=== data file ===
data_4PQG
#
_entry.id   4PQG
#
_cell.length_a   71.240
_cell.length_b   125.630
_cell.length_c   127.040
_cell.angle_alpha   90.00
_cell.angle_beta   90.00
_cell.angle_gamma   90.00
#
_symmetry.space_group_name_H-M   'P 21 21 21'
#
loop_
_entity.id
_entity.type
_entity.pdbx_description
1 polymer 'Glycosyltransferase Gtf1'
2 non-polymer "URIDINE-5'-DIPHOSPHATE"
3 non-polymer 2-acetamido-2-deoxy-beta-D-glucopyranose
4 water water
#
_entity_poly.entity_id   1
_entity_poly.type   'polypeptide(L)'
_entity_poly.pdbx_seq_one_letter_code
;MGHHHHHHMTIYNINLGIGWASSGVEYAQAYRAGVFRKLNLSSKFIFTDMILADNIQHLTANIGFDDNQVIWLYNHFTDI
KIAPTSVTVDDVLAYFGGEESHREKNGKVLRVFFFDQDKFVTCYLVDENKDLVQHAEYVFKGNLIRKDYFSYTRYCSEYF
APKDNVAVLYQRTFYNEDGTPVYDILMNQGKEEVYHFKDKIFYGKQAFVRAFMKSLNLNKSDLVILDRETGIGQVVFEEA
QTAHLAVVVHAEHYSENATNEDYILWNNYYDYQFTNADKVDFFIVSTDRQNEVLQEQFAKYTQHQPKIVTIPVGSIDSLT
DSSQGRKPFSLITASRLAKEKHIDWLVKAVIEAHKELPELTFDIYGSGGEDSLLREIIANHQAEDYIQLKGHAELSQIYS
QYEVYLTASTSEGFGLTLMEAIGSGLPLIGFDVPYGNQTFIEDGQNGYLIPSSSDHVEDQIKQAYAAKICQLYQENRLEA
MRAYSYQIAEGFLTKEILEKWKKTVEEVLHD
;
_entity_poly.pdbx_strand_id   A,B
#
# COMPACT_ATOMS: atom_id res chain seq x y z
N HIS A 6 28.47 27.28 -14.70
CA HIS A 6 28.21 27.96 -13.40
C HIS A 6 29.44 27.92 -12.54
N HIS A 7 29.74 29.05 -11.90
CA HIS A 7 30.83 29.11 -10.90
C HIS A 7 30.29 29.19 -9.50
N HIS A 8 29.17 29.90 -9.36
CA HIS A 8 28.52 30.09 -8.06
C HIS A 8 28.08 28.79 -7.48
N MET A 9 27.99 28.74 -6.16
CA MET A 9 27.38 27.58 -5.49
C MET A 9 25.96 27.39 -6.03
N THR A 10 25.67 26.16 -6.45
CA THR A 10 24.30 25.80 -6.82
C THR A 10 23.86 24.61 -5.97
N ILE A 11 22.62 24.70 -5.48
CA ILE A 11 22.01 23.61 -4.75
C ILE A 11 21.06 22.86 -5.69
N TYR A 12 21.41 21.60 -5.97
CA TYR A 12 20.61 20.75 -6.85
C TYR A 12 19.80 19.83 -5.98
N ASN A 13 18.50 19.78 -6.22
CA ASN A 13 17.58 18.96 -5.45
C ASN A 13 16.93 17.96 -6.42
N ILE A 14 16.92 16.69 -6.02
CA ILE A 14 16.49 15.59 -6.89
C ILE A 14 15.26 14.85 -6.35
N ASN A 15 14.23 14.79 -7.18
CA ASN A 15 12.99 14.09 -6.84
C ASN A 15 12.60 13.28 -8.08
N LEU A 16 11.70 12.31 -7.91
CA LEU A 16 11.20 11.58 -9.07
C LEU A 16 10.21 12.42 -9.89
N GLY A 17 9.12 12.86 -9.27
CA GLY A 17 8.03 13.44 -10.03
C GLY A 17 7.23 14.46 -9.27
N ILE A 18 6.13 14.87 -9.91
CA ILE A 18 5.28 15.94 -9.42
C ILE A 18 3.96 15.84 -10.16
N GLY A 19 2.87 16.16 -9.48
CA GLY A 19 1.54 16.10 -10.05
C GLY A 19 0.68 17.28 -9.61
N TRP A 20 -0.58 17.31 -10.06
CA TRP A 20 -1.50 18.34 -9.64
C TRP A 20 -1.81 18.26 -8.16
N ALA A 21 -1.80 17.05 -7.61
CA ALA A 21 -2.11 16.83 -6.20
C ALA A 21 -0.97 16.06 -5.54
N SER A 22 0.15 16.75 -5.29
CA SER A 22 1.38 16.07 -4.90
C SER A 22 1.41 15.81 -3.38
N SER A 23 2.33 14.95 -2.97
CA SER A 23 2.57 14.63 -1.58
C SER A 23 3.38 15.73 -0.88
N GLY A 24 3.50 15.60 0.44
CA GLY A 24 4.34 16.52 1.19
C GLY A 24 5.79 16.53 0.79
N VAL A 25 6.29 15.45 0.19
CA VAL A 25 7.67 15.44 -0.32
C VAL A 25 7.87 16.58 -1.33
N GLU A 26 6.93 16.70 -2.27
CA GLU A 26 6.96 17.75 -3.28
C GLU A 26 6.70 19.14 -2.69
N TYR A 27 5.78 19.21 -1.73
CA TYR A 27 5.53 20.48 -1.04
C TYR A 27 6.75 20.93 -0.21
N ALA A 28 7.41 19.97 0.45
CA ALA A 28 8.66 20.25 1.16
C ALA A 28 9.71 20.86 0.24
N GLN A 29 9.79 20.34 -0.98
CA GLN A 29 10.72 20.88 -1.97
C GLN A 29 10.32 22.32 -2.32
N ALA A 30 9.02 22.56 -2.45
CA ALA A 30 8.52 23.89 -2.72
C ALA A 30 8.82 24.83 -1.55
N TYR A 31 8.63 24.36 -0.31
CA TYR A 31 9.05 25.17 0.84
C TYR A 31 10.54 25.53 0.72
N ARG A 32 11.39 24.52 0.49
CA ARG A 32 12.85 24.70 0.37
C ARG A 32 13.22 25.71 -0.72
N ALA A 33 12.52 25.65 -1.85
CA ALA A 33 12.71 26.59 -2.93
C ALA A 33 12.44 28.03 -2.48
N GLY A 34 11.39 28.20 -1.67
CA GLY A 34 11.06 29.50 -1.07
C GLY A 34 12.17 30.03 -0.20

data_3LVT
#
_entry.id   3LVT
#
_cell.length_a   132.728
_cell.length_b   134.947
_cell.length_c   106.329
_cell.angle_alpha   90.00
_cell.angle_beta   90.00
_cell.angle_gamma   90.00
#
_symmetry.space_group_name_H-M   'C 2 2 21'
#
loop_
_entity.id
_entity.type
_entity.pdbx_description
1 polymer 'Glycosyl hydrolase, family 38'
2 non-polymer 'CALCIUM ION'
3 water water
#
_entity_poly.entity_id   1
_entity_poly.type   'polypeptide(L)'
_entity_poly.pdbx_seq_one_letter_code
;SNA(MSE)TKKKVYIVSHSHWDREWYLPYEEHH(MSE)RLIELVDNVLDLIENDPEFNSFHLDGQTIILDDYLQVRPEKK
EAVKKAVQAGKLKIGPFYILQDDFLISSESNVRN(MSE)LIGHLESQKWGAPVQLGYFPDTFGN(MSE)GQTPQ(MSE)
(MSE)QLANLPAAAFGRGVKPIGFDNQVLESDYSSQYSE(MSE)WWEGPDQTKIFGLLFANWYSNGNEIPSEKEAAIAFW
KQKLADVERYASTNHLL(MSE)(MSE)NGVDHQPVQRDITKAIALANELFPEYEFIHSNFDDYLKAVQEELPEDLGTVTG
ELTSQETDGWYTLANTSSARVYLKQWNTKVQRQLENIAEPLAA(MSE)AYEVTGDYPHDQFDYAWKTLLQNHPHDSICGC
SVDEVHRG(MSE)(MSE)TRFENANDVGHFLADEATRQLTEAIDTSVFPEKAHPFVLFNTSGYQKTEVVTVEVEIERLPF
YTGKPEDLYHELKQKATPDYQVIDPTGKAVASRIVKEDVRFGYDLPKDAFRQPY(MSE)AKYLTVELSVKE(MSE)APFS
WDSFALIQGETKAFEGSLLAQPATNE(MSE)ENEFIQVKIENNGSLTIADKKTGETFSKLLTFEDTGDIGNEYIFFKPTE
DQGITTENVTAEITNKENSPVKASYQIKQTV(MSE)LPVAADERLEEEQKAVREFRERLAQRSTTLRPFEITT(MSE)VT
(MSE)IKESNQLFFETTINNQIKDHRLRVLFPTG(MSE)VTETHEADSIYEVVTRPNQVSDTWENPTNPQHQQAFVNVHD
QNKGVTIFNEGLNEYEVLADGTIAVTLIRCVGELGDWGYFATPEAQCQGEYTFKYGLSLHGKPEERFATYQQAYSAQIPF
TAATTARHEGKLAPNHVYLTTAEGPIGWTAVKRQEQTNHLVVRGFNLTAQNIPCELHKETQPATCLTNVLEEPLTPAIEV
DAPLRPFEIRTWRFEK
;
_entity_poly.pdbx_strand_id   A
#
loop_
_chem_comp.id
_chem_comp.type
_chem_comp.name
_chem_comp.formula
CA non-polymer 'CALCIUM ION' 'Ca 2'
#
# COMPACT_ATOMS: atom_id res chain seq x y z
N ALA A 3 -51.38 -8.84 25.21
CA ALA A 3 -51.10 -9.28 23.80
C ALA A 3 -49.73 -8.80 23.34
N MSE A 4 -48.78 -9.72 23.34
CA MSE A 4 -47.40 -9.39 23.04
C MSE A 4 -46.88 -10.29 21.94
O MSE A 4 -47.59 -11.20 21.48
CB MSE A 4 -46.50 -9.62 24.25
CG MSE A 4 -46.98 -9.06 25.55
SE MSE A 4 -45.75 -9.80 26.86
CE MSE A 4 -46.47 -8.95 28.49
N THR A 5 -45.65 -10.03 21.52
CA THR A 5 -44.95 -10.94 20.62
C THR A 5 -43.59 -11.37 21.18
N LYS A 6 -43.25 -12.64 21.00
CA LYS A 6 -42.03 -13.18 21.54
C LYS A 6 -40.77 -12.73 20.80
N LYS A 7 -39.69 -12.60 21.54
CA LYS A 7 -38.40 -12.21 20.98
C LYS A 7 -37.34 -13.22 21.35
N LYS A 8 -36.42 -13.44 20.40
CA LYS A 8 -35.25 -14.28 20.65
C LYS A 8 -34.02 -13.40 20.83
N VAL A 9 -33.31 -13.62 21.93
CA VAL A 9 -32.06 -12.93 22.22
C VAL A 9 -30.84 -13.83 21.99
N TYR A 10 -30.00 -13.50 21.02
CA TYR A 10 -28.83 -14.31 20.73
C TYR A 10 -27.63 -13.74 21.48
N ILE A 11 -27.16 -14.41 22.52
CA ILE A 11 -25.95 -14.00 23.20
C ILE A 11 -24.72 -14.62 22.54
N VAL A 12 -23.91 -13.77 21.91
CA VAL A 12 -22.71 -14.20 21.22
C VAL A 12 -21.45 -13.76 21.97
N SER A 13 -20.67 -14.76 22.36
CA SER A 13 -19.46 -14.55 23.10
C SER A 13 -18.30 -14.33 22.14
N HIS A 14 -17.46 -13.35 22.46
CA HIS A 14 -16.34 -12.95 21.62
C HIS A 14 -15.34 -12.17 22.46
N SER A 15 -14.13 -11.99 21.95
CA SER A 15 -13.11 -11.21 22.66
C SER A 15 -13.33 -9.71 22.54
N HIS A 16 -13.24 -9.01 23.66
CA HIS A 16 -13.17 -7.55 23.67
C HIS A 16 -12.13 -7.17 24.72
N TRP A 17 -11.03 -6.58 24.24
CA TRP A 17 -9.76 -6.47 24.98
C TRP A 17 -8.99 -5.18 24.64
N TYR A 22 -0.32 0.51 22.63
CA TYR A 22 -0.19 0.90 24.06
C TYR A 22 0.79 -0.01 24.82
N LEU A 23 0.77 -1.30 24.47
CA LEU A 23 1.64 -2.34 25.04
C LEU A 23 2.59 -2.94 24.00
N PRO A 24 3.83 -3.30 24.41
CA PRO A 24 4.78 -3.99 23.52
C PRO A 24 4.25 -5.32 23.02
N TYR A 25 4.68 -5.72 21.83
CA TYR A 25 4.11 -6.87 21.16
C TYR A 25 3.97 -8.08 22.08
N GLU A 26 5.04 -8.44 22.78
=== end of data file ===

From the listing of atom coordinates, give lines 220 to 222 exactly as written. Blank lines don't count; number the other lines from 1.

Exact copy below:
CA TRP A 17 -9.76 -6.47 24.98
C TRP A 17 -8.99 -5.18 24.64
N TYR A 22 -0.32 0.51 22.63